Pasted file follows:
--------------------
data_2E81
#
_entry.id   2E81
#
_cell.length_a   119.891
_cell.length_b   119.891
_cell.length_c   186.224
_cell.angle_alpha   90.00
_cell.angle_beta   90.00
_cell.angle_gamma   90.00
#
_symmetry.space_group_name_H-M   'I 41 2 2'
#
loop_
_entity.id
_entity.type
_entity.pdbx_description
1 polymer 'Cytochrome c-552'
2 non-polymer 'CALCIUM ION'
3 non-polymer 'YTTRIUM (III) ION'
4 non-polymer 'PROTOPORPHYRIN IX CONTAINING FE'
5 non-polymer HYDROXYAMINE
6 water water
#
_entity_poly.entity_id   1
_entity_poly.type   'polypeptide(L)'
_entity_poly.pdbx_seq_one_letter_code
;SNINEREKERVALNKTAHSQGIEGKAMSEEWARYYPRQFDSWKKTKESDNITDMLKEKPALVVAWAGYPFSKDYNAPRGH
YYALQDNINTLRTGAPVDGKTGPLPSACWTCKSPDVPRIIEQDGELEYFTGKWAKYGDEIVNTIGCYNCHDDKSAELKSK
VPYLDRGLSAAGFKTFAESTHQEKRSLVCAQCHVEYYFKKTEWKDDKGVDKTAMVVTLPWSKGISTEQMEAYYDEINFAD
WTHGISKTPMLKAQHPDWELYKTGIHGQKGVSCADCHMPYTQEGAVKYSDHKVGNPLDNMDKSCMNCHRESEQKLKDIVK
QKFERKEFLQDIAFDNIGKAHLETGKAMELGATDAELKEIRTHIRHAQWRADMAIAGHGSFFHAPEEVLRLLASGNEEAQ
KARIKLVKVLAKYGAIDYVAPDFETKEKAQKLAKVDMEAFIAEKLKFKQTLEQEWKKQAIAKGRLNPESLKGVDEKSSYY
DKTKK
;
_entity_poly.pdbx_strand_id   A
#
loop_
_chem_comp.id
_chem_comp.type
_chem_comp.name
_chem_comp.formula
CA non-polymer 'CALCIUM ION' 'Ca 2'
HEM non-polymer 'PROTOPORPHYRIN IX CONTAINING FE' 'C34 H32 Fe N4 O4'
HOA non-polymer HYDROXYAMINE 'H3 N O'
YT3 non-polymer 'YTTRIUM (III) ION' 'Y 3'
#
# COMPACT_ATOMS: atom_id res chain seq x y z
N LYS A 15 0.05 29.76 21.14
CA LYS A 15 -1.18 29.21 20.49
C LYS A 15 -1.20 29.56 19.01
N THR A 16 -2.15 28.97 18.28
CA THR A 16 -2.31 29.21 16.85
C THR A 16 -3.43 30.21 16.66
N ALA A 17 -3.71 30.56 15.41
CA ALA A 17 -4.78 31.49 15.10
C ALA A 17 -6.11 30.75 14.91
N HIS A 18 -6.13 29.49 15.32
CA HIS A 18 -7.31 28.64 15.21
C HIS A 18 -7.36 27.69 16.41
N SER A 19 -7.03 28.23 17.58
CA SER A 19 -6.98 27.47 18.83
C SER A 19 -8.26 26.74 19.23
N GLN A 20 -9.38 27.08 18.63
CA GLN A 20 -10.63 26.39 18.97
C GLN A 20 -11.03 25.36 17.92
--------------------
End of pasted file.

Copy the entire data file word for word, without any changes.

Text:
data_2E81
#
_entry.id   2E81
#
_cell.length_a   119.891
_cell.length_b   119.891
_cell.length_c   186.224
_cell.angle_alpha   90.00
_cell.angle_beta   90.00
_cell.angle_gamma   90.00
#
_symmetry.space_group_name_H-M   'I 41 2 2'
#
loop_
_entity.id
_entity.type
_entity.pdbx_description
1 polymer 'Cytochrome c-552'
2 non-polymer 'CALCIUM ION'
3 non-polymer 'YTTRIUM (III) ION'
4 non-polymer 'PROTOPORPHYRIN IX CONTAINING FE'
5 non-polymer HYDROXYAMINE
6 water water
#
_entity_poly.entity_id   1
_entity_poly.type   'polypeptide(L)'
_entity_poly.pdbx_seq_one_letter_code
;SNINEREKERVALNKTAHSQGIEGKAMSEEWARYYPRQFDSWKKTKESDNITDMLKEKPALVVAWAGYPFSKDYNAPRGH
YYALQDNINTLRTGAPVDGKTGPLPSACWTCKSPDVPRIIEQDGELEYFTGKWAKYGDEIVNTIGCYNCHDDKSAELKSK
VPYLDRGLSAAGFKTFAESTHQEKRSLVCAQCHVEYYFKKTEWKDDKGVDKTAMVVTLPWSKGISTEQMEAYYDEINFAD
WTHGISKTPMLKAQHPDWELYKTGIHGQKGVSCADCHMPYTQEGAVKYSDHKVGNPLDNMDKSCMNCHRESEQKLKDIVK
QKFERKEFLQDIAFDNIGKAHLETGKAMELGATDAELKEIRTHIRHAQWRADMAIAGHGSFFHAPEEVLRLLASGNEEAQ
KARIKLVKVLAKYGAIDYVAPDFETKEKAQKLAKVDMEAFIAEKLKFKQTLEQEWKKQAIAKGRLNPESLKGVDEKSSYY
DKTKK
;
_entity_poly.pdbx_strand_id   A
#
loop_
_chem_comp.id
_chem_comp.type
_chem_comp.name
_chem_comp.formula
CA non-polymer 'CALCIUM ION' 'Ca 2'
HEM non-polymer 'PROTOPORPHYRIN IX CONTAINING FE' 'C34 H32 Fe N4 O4'
HOA non-polymer HYDROXYAMINE 'H3 N O'
YT3 non-polymer 'YTTRIUM (III) ION' 'Y 3'
#
# COMPACT_ATOMS: atom_id res chain seq x y z
N LYS A 15 0.05 29.76 21.14
CA LYS A 15 -1.18 29.21 20.49
C LYS A 15 -1.20 29.56 19.01
N THR A 16 -2.15 28.97 18.28
CA THR A 16 -2.31 29.21 16.85
C THR A 16 -3.43 30.21 16.66
N ALA A 17 -3.71 30.56 15.41
CA ALA A 17 -4.78 31.49 15.10
C ALA A 17 -6.11 30.75 14.91
N HIS A 18 -6.13 29.49 15.32
CA HIS A 18 -7.31 28.64 15.21
C HIS A 18 -7.36 27.69 16.41
N SER A 19 -7.03 28.23 17.58
CA SER A 19 -6.98 27.47 18.83
C SER A 19 -8.26 26.74 19.23
N GLN A 20 -9.38 27.08 18.63
CA GLN A 20 -10.63 26.39 18.97
C GLN A 20 -11.03 25.36 17.92